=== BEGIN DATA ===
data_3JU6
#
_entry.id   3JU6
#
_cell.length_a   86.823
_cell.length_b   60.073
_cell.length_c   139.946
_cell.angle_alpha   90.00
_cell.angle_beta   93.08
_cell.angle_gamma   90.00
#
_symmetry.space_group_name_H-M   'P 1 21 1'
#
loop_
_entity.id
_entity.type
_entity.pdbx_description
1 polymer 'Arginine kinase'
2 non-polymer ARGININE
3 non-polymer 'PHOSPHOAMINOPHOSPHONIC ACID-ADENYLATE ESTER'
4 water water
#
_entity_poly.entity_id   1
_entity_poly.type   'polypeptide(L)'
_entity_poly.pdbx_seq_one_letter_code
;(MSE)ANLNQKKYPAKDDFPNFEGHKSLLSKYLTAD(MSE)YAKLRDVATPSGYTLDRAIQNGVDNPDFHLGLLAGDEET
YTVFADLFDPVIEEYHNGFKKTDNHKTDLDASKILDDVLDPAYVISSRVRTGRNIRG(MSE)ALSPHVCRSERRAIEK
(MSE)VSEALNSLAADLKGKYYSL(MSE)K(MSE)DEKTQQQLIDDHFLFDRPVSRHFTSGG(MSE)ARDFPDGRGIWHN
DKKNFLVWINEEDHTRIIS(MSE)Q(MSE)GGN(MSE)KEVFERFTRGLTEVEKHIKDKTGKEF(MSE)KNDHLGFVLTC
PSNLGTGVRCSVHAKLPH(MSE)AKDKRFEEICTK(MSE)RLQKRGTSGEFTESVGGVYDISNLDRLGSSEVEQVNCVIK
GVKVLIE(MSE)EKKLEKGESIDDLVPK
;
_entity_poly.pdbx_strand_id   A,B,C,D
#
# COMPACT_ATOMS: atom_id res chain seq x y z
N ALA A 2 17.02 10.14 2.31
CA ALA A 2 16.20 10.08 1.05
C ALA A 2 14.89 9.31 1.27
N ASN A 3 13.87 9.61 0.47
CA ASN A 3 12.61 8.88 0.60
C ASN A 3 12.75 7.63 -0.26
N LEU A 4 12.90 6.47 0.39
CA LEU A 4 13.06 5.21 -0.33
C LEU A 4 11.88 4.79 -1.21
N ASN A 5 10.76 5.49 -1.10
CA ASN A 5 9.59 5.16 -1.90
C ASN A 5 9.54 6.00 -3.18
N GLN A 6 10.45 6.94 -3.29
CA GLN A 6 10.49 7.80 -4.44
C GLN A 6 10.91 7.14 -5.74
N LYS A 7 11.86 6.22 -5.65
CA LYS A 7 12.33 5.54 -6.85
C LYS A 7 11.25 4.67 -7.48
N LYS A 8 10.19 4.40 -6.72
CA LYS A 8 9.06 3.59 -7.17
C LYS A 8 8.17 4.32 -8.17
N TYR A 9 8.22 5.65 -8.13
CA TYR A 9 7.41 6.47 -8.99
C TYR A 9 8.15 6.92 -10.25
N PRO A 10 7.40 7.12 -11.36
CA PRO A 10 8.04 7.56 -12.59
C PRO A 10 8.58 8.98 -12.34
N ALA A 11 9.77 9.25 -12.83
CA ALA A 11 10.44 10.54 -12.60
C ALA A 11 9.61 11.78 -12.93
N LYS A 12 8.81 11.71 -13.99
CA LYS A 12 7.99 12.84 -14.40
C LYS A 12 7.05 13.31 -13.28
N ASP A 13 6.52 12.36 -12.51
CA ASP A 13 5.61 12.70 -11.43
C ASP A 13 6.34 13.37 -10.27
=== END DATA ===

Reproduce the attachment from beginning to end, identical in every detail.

data_3JU6
#
_entry.id   3JU6
#
_cell.length_a   86.823
_cell.length_b   60.073
_cell.length_c   139.946
_cell.angle_alpha   90.00
_cell.angle_beta   93.08
_cell.angle_gamma   90.00
#
_symmetry.space_group_name_H-M   'P 1 21 1'
#
loop_
_entity.id
_entity.type
_entity.pdbx_description
1 polymer 'Arginine kinase'
2 non-polymer ARGININE
3 non-polymer 'PHOSPHOAMINOPHOSPHONIC ACID-ADENYLATE ESTER'
4 water water
#
_entity_poly.entity_id   1
_entity_poly.type   'polypeptide(L)'
_entity_poly.pdbx_seq_one_letter_code
;(MSE)ANLNQKKYPAKDDFPNFEGHKSLLSKYLTAD(MSE)YAKLRDVATPSGYTLDRAIQNGVDNPDFHLGLLAGDEET
YTVFADLFDPVIEEYHNGFKKTDNHKTDLDASKILDDVLDPAYVISSRVRTGRNIRG(MSE)ALSPHVCRSERRAIEK
(MSE)VSEALNSLAADLKGKYYSL(MSE)K(MSE)DEKTQQQLIDDHFLFDRPVSRHFTSGG(MSE)ARDFPDGRGIWHN
DKKNFLVWINEEDHTRIIS(MSE)Q(MSE)GGN(MSE)KEVFERFTRGLTEVEKHIKDKTGKEF(MSE)KNDHLGFVLTC
PSNLGTGVRCSVHAKLPH(MSE)AKDKRFEEICTK(MSE)RLQKRGTSGEFTESVGGVYDISNLDRLGSSEVEQVNCVIK
GVKVLIE(MSE)EKKLEKGESIDDLVPK
;
_entity_poly.pdbx_strand_id   A,B,C,D
#
# COMPACT_ATOMS: atom_id res chain seq x y z
N ALA A 2 17.02 10.14 2.31
CA ALA A 2 16.20 10.08 1.05
C ALA A 2 14.89 9.31 1.27
N ASN A 3 13.87 9.61 0.47
CA ASN A 3 12.61 8.88 0.60
C ASN A 3 12.75 7.63 -0.26
N LEU A 4 12.90 6.47 0.39
CA LEU A 4 13.06 5.21 -0.33
C LEU A 4 11.88 4.79 -1.21
N ASN A 5 10.76 5.49 -1.10
CA ASN A 5 9.59 5.16 -1.90
C ASN A 5 9.54 6.00 -3.18
N GLN A 6 10.45 6.94 -3.29
CA GLN A 6 10.49 7.80 -4.44
C GLN A 6 10.91 7.14 -5.74
N LYS A 7 11.86 6.22 -5.65
CA LYS A 7 12.33 5.54 -6.85
C LYS A 7 11.25 4.67 -7.48
N LYS A 8 10.19 4.40 -6.72
CA LYS A 8 9.06 3.59 -7.17
C LYS A 8 8.17 4.32 -8.17
N TYR A 9 8.22 5.65 -8.13
CA TYR A 9 7.41 6.47 -8.99
C TYR A 9 8.15 6.92 -10.25
N PRO A 10 7.40 7.12 -11.36
CA PRO A 10 8.04 7.56 -12.59
C PRO A 10 8.58 8.98 -12.34
N ALA A 11 9.77 9.25 -12.83
CA ALA A 11 10.44 10.54 -12.60
C ALA A 11 9.61 11.78 -12.93
N LYS A 12 8.81 11.71 -13.99
CA LYS A 12 7.99 12.84 -14.40
C LYS A 12 7.05 13.31 -13.28
N ASP A 13 6.52 12.36 -12.51
CA ASP A 13 5.61 12.70 -11.43
C ASP A 13 6.34 13.37 -10.27